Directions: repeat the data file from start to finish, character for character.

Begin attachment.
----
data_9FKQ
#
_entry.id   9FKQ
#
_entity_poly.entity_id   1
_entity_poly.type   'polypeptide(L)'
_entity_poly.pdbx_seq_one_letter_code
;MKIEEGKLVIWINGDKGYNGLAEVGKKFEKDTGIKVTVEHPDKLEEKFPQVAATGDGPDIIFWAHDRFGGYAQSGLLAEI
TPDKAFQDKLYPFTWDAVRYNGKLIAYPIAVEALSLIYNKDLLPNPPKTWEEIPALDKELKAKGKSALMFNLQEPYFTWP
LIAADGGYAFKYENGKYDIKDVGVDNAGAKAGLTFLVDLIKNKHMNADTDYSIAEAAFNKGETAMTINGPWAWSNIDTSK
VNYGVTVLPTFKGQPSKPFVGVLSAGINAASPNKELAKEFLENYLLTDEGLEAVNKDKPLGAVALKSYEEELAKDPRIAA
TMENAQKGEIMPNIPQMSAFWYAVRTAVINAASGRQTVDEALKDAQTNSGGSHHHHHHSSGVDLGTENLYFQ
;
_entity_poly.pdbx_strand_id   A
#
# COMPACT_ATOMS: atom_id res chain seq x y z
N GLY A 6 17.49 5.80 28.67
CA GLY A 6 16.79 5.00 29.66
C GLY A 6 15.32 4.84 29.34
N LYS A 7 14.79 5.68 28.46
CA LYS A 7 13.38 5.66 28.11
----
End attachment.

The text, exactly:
data_9FKQ
#
_entry.id   9FKQ
#
_entity_poly.entity_id   1
_entity_poly.type   'polypeptide(L)'
_entity_poly.pdbx_seq_one_letter_code
;MKIEEGKLVIWINGDKGYNGLAEVGKKFEKDTGIKVTVEHPDKLEEKFPQVAATGDGPDIIFWAHDRFGGYAQSGLLAEI
TPDKAFQDKLYPFTWDAVRYNGKLIAYPIAVEALSLIYNKDLLPNPPKTWEEIPALDKELKAKGKSALMFNLQEPYFTWP
LIAADGGYAFKYENGKYDIKDVGVDNAGAKAGLTFLVDLIKNKHMNADTDYSIAEAAFNKGETAMTINGPWAWSNIDTSK
VNYGVTVLPTFKGQPSKPFVGVLSAGINAASPNKELAKEFLENYLLTDEGLEAVNKDKPLGAVALKSYEEELAKDPRIAA
TMENAQKGEIMPNIPQMSAFWYAVRTAVINAASGRQTVDEALKDAQTNSGGSHHHHHHSSGVDLGTENLYFQ
;
_entity_poly.pdbx_strand_id   A
#
# COMPACT_ATOMS: atom_id res chain seq x y z
N GLY A 6 17.49 5.80 28.67
CA GLY A 6 16.79 5.00 29.66
C GLY A 6 15.32 4.84 29.34
N LYS A 7 14.79 5.68 28.46
CA LYS A 7 13.38 5.66 28.11